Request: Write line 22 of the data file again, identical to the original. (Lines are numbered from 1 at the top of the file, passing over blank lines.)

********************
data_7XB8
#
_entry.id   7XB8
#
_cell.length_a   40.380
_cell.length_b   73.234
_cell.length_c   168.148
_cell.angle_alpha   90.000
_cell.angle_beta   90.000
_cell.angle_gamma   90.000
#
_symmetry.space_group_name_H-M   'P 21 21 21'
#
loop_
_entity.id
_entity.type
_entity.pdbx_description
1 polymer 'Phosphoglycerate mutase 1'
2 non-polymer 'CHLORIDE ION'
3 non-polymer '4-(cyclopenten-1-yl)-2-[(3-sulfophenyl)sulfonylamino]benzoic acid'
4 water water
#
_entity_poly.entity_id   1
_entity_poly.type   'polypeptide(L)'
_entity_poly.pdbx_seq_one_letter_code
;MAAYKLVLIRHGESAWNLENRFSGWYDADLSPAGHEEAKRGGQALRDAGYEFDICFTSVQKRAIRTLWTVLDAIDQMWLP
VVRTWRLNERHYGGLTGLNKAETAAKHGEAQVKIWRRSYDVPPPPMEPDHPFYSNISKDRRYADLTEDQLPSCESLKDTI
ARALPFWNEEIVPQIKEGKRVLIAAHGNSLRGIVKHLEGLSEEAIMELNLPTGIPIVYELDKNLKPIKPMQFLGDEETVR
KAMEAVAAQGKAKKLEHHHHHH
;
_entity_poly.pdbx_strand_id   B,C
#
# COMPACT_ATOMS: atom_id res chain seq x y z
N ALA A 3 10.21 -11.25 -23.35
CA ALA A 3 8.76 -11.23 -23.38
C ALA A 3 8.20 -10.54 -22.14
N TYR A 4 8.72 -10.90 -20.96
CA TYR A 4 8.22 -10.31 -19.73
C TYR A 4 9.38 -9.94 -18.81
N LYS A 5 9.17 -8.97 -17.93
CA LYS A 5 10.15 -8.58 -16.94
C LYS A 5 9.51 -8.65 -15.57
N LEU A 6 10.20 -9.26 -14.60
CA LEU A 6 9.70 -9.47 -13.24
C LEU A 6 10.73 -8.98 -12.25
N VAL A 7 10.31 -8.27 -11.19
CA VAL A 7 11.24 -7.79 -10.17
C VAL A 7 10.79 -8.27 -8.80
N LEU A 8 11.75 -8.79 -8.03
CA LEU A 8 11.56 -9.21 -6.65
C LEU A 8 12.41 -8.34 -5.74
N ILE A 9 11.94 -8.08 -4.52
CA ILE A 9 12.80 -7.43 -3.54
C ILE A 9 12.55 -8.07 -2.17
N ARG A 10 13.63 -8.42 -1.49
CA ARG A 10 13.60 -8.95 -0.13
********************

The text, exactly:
#